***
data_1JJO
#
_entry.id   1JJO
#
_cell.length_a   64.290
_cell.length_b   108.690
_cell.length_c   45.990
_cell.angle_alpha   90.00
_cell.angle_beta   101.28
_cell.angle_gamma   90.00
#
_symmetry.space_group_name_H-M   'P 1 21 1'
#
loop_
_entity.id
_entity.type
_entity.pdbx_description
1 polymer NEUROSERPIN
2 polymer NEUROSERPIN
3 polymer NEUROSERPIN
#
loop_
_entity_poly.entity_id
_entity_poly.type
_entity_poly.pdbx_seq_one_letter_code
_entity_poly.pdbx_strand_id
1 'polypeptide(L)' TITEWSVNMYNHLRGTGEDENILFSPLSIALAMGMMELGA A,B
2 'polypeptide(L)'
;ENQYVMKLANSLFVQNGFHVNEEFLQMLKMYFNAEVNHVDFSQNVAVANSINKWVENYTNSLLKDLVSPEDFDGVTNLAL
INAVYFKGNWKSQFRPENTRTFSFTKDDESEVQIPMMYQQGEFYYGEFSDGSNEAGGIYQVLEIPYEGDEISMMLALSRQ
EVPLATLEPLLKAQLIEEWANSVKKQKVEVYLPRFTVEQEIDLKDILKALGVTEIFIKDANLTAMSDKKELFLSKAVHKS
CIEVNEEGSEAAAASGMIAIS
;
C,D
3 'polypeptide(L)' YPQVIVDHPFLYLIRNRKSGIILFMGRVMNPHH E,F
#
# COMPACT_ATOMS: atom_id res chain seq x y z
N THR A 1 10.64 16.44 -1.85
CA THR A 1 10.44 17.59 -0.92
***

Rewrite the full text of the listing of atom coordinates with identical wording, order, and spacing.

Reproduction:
data_1JJO
#
_entry.id   1JJO
#
_cell.length_a   64.290
_cell.length_b   108.690
_cell.length_c   45.990
_cell.angle_alpha   90.00
_cell.angle_beta   101.28
_cell.angle_gamma   90.00
#
_symmetry.space_group_name_H-M   'P 1 21 1'
#
loop_
_entity.id
_entity.type
_entity.pdbx_description
1 polymer NEUROSERPIN
2 polymer NEUROSERPIN
3 polymer NEUROSERPIN
#
loop_
_entity_poly.entity_id
_entity_poly.type
_entity_poly.pdbx_seq_one_letter_code
_entity_poly.pdbx_strand_id
1 'polypeptide(L)' TITEWSVNMYNHLRGTGEDENILFSPLSIALAMGMMELGA A,B
2 'polypeptide(L)'
;ENQYVMKLANSLFVQNGFHVNEEFLQMLKMYFNAEVNHVDFSQNVAVANSINKWVENYTNSLLKDLVSPEDFDGVTNLAL
INAVYFKGNWKSQFRPENTRTFSFTKDDESEVQIPMMYQQGEFYYGEFSDGSNEAGGIYQVLEIPYEGDEISMMLALSRQ
EVPLATLEPLLKAQLIEEWANSVKKQKVEVYLPRFTVEQEIDLKDILKALGVTEIFIKDANLTAMSDKKELFLSKAVHKS
CIEVNEEGSEAAAASGMIAIS
;
C,D
3 'polypeptide(L)' YPQVIVDHPFLYLIRNRKSGIILFMGRVMNPHH E,F
#
# COMPACT_ATOMS: atom_id res chain seq x y z
N THR A 1 10.64 16.44 -1.85
CA THR A 1 10.44 17.59 -0.92